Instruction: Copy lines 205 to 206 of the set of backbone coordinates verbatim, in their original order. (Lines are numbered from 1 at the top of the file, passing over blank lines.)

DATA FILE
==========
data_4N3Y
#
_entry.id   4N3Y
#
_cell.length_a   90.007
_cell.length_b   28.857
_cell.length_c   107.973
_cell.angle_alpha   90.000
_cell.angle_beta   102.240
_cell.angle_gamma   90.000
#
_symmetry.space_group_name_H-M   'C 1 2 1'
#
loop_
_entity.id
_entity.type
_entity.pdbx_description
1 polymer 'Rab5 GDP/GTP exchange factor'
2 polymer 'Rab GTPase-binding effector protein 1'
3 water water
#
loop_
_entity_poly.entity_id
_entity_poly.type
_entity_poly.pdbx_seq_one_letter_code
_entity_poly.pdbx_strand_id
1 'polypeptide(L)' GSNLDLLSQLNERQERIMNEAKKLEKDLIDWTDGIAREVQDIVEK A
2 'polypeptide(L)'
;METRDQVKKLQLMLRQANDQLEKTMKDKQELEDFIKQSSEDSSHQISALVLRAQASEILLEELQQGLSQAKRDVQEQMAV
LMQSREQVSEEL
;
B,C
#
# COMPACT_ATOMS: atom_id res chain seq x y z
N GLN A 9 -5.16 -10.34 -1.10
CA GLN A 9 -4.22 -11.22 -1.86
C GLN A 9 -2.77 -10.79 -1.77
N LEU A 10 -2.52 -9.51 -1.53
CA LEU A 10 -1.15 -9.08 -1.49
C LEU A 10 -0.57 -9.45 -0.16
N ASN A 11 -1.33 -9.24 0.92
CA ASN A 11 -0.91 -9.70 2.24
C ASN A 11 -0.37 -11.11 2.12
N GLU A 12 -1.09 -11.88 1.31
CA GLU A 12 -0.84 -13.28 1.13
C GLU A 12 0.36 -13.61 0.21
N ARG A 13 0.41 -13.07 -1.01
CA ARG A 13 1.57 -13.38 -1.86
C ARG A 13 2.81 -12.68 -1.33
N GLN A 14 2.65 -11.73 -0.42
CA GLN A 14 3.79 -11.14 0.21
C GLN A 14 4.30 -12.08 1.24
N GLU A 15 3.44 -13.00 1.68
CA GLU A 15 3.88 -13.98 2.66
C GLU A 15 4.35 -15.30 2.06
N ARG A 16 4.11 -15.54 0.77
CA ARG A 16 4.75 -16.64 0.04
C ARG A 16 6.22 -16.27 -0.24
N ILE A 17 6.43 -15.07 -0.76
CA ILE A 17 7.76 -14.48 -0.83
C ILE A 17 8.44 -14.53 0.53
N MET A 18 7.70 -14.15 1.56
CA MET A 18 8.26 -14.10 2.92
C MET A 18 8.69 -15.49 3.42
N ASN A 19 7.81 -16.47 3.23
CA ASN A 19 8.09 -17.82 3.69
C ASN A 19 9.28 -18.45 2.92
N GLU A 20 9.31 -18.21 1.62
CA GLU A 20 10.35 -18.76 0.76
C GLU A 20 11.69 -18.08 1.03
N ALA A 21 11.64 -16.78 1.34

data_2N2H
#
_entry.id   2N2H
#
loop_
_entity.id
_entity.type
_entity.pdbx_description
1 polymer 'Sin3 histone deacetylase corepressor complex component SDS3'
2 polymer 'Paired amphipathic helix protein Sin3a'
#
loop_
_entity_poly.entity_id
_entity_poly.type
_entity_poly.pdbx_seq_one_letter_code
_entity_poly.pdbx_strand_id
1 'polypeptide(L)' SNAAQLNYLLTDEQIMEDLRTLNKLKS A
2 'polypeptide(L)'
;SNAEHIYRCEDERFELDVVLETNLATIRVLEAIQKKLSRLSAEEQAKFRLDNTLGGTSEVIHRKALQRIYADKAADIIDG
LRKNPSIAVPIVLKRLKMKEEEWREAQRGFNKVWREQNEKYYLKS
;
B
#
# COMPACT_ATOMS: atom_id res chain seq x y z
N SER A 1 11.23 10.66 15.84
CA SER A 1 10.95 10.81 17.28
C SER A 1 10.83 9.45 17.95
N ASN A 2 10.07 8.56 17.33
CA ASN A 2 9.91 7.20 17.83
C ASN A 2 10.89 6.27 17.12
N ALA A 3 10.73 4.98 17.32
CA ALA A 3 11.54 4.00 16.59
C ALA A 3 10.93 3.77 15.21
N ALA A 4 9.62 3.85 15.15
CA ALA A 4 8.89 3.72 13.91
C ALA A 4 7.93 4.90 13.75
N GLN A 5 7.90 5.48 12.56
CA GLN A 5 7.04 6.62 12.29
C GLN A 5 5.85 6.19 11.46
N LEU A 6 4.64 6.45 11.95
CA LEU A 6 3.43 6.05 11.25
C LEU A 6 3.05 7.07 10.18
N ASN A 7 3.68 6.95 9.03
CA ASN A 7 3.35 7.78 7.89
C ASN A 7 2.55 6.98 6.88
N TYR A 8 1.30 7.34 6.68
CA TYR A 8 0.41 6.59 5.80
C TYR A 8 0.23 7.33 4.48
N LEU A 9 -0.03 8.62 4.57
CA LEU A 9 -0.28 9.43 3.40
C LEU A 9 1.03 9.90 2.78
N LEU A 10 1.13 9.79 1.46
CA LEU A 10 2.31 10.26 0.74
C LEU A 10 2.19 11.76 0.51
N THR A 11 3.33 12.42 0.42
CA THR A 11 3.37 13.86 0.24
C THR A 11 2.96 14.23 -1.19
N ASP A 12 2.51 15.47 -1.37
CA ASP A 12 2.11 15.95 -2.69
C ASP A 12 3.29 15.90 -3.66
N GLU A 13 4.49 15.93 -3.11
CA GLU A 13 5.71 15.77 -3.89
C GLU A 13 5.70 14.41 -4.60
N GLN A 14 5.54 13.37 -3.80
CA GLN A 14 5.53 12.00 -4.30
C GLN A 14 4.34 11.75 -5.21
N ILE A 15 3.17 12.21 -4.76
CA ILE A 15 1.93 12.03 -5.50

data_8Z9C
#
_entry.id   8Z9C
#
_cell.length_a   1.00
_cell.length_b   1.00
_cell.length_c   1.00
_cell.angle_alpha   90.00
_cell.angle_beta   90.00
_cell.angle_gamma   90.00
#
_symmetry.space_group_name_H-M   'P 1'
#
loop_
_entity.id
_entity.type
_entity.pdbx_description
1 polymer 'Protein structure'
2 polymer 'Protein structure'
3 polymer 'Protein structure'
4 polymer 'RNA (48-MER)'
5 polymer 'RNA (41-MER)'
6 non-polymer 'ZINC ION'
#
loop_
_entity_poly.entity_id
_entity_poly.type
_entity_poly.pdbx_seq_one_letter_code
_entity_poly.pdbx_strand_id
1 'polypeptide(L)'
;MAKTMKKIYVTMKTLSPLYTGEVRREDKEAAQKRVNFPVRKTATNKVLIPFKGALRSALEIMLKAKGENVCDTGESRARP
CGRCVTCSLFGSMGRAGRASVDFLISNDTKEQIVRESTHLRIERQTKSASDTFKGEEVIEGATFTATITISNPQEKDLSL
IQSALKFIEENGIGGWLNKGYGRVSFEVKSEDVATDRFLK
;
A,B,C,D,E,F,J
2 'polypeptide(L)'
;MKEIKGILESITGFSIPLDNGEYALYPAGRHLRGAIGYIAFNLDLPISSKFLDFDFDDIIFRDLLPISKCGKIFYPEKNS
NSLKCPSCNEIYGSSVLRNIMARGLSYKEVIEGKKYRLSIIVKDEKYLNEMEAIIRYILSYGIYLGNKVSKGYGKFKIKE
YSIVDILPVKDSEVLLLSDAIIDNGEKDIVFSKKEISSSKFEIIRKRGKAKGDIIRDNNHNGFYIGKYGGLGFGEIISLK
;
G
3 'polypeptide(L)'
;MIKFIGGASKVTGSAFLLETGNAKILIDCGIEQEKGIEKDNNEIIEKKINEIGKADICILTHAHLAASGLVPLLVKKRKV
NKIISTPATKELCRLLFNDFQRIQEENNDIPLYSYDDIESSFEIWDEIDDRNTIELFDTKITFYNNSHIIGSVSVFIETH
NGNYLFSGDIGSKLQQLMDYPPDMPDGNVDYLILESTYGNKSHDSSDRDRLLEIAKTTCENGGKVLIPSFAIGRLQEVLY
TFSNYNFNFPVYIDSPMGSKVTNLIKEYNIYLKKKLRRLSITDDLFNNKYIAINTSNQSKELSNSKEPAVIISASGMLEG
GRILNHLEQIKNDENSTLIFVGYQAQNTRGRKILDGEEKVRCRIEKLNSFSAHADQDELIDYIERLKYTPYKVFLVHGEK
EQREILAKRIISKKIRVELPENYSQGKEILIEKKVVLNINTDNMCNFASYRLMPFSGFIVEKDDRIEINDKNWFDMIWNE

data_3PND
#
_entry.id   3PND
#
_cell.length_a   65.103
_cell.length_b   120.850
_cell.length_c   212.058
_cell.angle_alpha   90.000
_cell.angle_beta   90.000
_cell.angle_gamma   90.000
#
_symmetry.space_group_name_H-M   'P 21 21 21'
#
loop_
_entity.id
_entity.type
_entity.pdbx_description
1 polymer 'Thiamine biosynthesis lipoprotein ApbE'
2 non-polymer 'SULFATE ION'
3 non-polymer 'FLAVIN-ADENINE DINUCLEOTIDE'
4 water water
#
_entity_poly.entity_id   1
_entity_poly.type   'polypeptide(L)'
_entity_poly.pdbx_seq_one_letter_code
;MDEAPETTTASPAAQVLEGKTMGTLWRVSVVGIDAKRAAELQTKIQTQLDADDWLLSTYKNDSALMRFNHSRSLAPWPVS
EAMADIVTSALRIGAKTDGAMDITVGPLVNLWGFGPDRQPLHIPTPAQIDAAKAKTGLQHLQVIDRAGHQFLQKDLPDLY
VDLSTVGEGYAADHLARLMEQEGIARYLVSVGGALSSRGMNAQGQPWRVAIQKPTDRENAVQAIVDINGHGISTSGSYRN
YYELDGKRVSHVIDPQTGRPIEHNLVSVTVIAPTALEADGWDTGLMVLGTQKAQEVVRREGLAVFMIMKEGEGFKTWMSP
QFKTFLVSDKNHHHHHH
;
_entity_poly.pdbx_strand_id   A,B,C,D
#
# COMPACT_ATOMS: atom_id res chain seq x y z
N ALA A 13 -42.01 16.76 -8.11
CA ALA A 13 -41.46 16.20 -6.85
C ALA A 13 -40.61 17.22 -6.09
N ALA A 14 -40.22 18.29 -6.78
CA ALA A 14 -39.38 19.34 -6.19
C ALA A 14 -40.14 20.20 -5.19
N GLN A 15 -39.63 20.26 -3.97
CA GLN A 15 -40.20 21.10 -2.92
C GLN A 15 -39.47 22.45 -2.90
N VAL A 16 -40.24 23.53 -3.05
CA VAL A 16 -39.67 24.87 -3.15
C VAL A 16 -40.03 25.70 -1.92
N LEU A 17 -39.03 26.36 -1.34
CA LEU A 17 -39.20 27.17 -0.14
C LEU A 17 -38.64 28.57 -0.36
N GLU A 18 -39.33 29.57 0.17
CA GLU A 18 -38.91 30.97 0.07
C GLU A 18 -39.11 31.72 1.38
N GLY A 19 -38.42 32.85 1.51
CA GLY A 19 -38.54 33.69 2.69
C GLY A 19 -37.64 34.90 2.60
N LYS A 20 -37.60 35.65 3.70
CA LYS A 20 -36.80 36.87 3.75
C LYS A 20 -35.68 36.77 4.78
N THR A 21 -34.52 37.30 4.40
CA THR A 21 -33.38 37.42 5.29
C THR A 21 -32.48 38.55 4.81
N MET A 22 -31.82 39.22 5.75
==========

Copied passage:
1 polymer 'Thiamine biosynthesis lipoprotein ApbE'
2 non-polymer 'SULFATE ION'